Drill down to User Configuration / Policies / Windows Settings / Software Restriction Policies. Go to Action and select “New Software Restriction Policy”.

This will create some new folders under Software Restriction Policies. Drill down to Additional Rules and right-click “New Path Rule”.

Simply type in the path and hit “ok”

Make sure this policy is applied only to non-admin users and not administrators. I have a large GPO that I apply to all regular users that access XenApp, so I simply applied it there. That’s about it. Now when your non-admin users’ login they will not be allowed to launch shutdown.exe, which in turn will stop the Shutdown Event Tracker from appearing.

You can validate this by running a command prompt as a regular user. They should be getting this message.

Have fun!

Jun 272013


I’ve been using PNAgent to create Desktop/Start Menu shortcuts for years. I’ve always thought it was a good method to give users only what icons they have access to launch. With the new Group Policy Preferences that have come out with Server 2008, we now have another option. I find that GPP based shortcuts are more stable than PNAgent based shortcuts as they do not rely on XML to be functioning for users to launch applications. Keep in mind however, for this method to work you will need to have the applications actually installed on the XenApp servers themselves.

|Atum| on CitrixIRC started with a simple little script that was able to take some information and convert it to XML to import into a GPP. I gave this information to one of our developers, losethisurl, in CitrixIRC to enhance it. Below will be the scripts and steps to convert PNA based shortcuts to GPP based shortcuts.

The first thing we want to do is check your execution policy to make sure its set to something that will allow this script to run. In my test environment it’s currently set to RemoteSigned.

The first script is called Get-CitrixAppList.ps1. This basically runs a Get-XAApplicationReport and parses the information out in a format that we can use to import into another script. We run this from one of your XenApp Servers. The script is smart enough to load the Citrix snap ins if they are not already loaded. You need to use OutputFileName to specify a filename and optionally you can use OutputFilePath to copy it somewhere. Otherwise it will just save in the current directory.

Notice how XAApplications.csv is now in the folder. Let’s take a look at what’s in there.

So, let’s take this file and convert it to some XML for our GPP. Copy this to your AD controller, or any box that has the Quest AD PowerShell command templates. You can download those here. Now we can use the script Convert-CitrixAppCSVtoGPPShortcutsXML.ps1 file. All we need to do here is run the script and point it to the CSV file.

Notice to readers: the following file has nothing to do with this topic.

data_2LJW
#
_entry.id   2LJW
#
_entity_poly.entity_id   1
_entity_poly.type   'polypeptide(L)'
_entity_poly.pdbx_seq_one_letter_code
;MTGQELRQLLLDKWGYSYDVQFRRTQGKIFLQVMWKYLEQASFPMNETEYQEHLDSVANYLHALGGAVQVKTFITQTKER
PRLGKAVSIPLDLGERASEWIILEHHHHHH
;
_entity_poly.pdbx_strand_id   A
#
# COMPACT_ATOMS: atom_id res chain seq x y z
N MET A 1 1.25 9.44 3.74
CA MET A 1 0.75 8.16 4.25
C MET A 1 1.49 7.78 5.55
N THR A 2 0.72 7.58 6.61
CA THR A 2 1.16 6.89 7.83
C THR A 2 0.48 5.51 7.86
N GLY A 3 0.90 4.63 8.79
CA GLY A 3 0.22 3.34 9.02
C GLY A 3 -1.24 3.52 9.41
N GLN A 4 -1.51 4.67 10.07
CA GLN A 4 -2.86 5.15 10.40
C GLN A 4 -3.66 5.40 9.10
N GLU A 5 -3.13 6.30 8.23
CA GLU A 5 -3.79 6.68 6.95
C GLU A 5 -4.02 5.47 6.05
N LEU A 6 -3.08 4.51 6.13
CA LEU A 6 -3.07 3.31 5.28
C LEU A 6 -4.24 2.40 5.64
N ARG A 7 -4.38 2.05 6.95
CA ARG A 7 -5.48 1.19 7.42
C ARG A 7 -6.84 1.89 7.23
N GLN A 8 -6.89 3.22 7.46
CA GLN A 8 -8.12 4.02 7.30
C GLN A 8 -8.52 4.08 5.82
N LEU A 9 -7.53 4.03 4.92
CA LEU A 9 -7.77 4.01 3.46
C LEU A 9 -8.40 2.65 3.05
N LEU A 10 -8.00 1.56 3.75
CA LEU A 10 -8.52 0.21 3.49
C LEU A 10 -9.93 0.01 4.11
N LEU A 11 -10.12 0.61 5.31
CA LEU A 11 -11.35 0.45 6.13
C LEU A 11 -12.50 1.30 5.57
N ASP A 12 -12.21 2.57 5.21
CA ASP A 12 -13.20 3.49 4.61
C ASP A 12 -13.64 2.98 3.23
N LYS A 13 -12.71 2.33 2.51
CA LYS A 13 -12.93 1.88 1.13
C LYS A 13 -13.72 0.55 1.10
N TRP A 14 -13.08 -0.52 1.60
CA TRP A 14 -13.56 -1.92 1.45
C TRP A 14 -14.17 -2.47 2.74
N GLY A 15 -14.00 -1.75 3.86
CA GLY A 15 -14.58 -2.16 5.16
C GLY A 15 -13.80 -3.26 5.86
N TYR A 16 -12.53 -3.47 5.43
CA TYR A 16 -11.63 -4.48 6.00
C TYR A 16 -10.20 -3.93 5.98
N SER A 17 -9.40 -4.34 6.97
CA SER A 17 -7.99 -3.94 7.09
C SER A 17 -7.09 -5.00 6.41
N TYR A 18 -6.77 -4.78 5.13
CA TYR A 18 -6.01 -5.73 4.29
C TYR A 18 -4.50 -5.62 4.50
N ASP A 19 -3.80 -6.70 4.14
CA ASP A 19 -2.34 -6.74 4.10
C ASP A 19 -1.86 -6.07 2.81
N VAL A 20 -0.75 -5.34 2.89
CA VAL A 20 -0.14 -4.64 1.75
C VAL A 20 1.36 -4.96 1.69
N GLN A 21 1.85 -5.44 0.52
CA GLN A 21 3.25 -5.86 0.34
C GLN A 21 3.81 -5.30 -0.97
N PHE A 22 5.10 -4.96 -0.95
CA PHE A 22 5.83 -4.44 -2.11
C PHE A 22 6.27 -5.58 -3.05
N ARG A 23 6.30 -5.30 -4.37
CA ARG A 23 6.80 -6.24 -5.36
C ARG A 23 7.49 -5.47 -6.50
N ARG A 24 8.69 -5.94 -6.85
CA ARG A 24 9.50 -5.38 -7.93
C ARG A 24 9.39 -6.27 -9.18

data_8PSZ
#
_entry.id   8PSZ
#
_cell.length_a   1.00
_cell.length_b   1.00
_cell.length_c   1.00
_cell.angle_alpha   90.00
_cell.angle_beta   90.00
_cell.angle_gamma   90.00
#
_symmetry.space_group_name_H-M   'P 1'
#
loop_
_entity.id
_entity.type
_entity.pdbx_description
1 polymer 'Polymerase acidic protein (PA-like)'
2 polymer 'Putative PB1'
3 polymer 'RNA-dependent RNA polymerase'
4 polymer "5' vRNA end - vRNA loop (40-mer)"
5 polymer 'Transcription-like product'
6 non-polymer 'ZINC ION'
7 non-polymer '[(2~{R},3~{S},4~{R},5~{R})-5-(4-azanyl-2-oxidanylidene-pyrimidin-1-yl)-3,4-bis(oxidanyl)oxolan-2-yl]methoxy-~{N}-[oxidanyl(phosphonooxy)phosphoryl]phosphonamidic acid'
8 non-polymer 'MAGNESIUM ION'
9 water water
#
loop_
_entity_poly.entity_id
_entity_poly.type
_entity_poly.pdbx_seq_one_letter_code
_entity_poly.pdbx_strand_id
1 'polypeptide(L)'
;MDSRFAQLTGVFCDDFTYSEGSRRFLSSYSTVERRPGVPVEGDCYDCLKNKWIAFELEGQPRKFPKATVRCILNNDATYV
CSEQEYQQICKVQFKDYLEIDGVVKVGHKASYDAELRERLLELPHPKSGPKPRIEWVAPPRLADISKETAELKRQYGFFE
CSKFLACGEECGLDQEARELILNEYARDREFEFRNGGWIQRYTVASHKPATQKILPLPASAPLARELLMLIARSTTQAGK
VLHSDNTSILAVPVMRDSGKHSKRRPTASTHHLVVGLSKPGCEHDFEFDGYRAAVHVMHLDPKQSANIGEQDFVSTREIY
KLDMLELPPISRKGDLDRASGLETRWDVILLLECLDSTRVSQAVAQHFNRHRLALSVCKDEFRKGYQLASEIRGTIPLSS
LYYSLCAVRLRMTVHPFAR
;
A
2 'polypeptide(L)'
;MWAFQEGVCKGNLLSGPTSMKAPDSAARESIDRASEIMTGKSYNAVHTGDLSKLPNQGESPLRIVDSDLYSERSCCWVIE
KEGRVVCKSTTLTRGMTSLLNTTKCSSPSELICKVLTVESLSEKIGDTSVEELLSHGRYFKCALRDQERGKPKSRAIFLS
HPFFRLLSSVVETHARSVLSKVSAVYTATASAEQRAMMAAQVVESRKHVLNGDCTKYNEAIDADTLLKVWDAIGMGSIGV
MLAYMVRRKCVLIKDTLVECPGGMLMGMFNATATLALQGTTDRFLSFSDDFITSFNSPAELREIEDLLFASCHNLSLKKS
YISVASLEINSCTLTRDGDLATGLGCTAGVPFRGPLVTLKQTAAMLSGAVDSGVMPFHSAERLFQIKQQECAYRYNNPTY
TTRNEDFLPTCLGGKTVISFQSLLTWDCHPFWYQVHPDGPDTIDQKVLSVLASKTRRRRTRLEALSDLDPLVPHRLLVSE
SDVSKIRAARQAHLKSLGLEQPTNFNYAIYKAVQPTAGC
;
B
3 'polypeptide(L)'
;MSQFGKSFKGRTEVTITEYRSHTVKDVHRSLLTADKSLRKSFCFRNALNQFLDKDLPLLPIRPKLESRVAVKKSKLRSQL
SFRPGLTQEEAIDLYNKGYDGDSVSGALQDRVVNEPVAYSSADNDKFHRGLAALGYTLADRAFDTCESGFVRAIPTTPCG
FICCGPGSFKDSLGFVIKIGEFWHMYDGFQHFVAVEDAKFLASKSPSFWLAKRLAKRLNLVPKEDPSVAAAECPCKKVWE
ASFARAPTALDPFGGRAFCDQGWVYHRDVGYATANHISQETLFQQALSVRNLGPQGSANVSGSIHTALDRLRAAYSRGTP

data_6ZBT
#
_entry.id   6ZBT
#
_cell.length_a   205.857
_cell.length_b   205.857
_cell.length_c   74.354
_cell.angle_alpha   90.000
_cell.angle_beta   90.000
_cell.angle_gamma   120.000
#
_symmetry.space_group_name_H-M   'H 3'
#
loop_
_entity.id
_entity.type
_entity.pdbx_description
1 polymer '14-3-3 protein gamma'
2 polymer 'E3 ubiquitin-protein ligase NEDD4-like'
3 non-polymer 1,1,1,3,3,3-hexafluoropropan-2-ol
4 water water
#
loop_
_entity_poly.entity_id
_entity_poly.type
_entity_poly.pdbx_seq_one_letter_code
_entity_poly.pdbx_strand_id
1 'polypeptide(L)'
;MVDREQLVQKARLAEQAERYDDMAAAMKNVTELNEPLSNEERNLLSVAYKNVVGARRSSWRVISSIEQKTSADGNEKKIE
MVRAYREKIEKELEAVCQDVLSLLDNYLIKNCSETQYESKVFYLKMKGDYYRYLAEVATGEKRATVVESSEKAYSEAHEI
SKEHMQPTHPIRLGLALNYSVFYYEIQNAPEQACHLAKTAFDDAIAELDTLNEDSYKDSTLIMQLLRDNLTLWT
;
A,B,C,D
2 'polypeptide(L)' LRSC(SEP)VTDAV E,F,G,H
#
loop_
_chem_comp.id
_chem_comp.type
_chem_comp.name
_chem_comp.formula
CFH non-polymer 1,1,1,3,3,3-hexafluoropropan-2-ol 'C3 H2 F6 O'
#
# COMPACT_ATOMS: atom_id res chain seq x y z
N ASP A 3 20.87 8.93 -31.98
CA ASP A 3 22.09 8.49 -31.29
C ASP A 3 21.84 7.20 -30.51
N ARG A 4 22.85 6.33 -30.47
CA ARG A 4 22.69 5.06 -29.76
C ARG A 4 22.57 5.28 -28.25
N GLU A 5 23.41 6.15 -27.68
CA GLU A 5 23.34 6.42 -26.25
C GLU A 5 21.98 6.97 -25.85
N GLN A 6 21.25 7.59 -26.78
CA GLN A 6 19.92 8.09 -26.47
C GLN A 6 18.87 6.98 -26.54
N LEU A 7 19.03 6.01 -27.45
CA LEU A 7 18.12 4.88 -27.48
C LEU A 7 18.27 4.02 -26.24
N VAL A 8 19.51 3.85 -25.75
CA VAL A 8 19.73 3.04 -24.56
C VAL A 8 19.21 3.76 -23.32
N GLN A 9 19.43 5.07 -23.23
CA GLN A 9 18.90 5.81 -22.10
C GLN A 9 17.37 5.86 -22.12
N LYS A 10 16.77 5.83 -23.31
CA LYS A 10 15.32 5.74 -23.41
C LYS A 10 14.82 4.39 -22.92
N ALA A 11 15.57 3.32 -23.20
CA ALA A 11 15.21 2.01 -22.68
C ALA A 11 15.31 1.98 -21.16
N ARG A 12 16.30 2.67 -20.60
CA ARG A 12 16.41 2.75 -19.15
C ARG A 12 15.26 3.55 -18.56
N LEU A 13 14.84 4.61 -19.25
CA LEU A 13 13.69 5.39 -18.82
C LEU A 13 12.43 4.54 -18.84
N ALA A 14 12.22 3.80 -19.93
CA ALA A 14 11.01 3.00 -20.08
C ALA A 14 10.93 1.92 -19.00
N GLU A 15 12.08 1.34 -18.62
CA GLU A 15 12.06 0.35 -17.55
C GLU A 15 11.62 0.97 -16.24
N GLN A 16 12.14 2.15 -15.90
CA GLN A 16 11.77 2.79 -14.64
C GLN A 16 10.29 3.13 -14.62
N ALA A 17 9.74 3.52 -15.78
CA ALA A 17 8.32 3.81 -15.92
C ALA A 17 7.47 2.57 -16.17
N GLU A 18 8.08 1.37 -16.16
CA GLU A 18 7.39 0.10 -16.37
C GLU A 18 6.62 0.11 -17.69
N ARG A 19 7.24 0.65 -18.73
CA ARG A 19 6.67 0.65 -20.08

Notice this creates an Out.xml file. Let’s take a look. If you are familiar with GPP XML files, this should look pretty familiar to you.

So, what do we do with these? Well, that’s pretty simple. All we need to do is copy/paste these into the existing GPP shortcuts policy. I assume you should already have some kind of XenApp Users Policy. If so edit that one. If you do not have one, simply create one with a dummy shortcut. I’ll show you how. First, create a GPO object (or edit an existing). Go to User Configurations/Preferences/Windows Settings/Shortcuts. Right-Click and create a new shortcut.

Click Ok and close the window. Next, go to the “Details” tab on the GPO object and note the Unique ID.

Browse to \\fqdn\SYSVOL\fqdn\policies\<Unique ID>\User\Preferences\Shortcuts\ and edit Shortcuts.xml

You should already see some crap in there for where you created a shortcut earlier. Remove everything right of the blue line.

It should then look like this.

Now copy/paste your Out.xml and paste it on the blank line above </Shortcuts>.

Save the file then close it. Now go back into your GPO and look at the Shortcuts GPP section.

Excellent! Now we have GPP based shortcuts. You may need to go in there and delete things you don’t want, such as “Full Desktop 6” in this example. You can also adjust their locations and item-level-targeting as needed. By default the script will already use item level targeting based on the user group that was assigned to the application in AppCenter (or DSC).

So now that this is populated you don’t want to have duplicate icons published from PNA and GPP.  Make SURE that you have the shortcuts delete on logoff inside of the services site before you start this whole thing.


I also have a script that will disable all of the applications in the farm that you are publishing. Keep in mind to go back and re-enable any applications that aren’t locally installed on the XenApp server. So, let’s go back to the XenApp server and take a look at the Console.

All you need to do is run Disable-AllPublishedApps.ps1 from the XenApp server.  This will disable all apps, and remove “Show on Desktop” and “Show on Start Menu”.

Take a look at the console now. Notice that it excludes any published desktop. That’s a feature. J

That’s about it. This is a real time saver, especially if you have 50 or so applications created through PNA.

Feel free to look at the scripts below and jump in CitrixIRC to talk about it! You can join the conversation at http://join.citrixirc.com. If you already have an IRC client you can simply join #Citrix on the Freenode IRC network.